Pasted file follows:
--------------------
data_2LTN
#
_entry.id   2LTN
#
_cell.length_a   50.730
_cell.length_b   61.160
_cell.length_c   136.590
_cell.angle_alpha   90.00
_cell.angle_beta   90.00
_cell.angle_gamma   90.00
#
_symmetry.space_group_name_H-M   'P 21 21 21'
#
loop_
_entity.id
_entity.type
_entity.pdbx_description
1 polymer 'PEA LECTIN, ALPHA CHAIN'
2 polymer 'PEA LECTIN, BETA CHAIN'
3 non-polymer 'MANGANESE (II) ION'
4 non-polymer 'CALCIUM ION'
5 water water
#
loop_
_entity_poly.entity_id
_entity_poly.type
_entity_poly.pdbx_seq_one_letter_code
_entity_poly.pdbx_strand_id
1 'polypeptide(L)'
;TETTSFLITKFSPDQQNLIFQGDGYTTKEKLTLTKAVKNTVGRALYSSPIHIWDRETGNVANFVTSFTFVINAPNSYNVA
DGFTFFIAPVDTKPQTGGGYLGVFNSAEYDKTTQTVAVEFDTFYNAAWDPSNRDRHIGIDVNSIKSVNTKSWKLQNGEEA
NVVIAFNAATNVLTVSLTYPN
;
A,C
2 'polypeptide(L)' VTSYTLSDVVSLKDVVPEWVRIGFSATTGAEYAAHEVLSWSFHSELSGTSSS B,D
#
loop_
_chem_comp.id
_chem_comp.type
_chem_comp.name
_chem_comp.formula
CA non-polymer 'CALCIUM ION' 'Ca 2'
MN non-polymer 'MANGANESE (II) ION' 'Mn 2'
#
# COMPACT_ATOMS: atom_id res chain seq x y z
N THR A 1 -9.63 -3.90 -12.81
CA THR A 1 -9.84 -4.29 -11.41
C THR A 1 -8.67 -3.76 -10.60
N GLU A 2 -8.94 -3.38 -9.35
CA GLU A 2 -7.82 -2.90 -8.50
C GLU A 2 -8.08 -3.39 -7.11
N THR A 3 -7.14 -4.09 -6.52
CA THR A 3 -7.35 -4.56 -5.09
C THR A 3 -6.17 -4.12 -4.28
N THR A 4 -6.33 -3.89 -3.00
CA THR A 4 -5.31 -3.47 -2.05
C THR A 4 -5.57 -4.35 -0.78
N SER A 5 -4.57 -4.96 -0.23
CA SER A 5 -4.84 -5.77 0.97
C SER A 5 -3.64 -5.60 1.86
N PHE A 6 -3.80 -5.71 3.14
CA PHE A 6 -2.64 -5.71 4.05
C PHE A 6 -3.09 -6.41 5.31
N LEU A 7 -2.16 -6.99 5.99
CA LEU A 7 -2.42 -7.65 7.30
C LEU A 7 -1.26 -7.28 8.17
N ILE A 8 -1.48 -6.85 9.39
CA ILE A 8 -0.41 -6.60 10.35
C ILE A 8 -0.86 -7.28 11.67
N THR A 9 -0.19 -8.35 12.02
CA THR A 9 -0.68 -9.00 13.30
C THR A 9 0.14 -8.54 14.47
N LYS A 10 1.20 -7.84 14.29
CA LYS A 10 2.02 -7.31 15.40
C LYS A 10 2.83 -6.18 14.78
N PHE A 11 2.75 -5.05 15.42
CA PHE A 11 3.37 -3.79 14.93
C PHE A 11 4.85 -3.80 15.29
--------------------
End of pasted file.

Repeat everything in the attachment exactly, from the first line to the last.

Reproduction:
data_2LTN
#
_entry.id   2LTN
#
_cell.length_a   50.730
_cell.length_b   61.160
_cell.length_c   136.590
_cell.angle_alpha   90.00
_cell.angle_beta   90.00
_cell.angle_gamma   90.00
#
_symmetry.space_group_name_H-M   'P 21 21 21'
#
loop_
_entity.id
_entity.type
_entity.pdbx_description
1 polymer 'PEA LECTIN, ALPHA CHAIN'
2 polymer 'PEA LECTIN, BETA CHAIN'
3 non-polymer 'MANGANESE (II) ION'
4 non-polymer 'CALCIUM ION'
5 water water
#
loop_
_entity_poly.entity_id
_entity_poly.type
_entity_poly.pdbx_seq_one_letter_code
_entity_poly.pdbx_strand_id
1 'polypeptide(L)'
;TETTSFLITKFSPDQQNLIFQGDGYTTKEKLTLTKAVKNTVGRALYSSPIHIWDRETGNVANFVTSFTFVINAPNSYNVA
DGFTFFIAPVDTKPQTGGGYLGVFNSAEYDKTTQTVAVEFDTFYNAAWDPSNRDRHIGIDVNSIKSVNTKSWKLQNGEEA
NVVIAFNAATNVLTVSLTYPN
;
A,C
2 'polypeptide(L)' VTSYTLSDVVSLKDVVPEWVRIGFSATTGAEYAAHEVLSWSFHSELSGTSSS B,D
#
loop_
_chem_comp.id
_chem_comp.type
_chem_comp.name
_chem_comp.formula
CA non-polymer 'CALCIUM ION' 'Ca 2'
MN non-polymer 'MANGANESE (II) ION' 'Mn 2'
#
# COMPACT_ATOMS: atom_id res chain seq x y z
N THR A 1 -9.63 -3.90 -12.81
CA THR A 1 -9.84 -4.29 -11.41
C THR A 1 -8.67 -3.76 -10.60
N GLU A 2 -8.94 -3.38 -9.35
CA GLU A 2 -7.82 -2.90 -8.50
C GLU A 2 -8.08 -3.39 -7.11
N THR A 3 -7.14 -4.09 -6.52
CA THR A 3 -7.35 -4.56 -5.09
C THR A 3 -6.17 -4.12 -4.28
N THR A 4 -6.33 -3.89 -3.00
CA THR A 4 -5.31 -3.47 -2.05
C THR A 4 -5.57 -4.35 -0.78
N SER A 5 -4.57 -4.96 -0.23
CA SER A 5 -4.84 -5.77 0.97
C SER A 5 -3.64 -5.60 1.86
N PHE A 6 -3.80 -5.71 3.14
CA PHE A 6 -2.64 -5.71 4.05
C PHE A 6 -3.09 -6.41 5.31
N LEU A 7 -2.16 -6.99 5.99
CA LEU A 7 -2.42 -7.65 7.30
C LEU A 7 -1.26 -7.28 8.17
N ILE A 8 -1.48 -6.85 9.39
CA ILE A 8 -0.41 -6.60 10.35
C ILE A 8 -0.86 -7.28 11.67
N THR A 9 -0.19 -8.35 12.02
CA THR A 9 -0.68 -9.00 13.30
C THR A 9 0.14 -8.54 14.47
N LYS A 10 1.20 -7.84 14.29
CA LYS A 10 2.02 -7.31 15.40
C LYS A 10 2.83 -6.18 14.78
N PHE A 11 2.75 -5.05 15.42
CA PHE A 11 3.37 -3.79 14.93
C PHE A 11 4.85 -3.80 15.29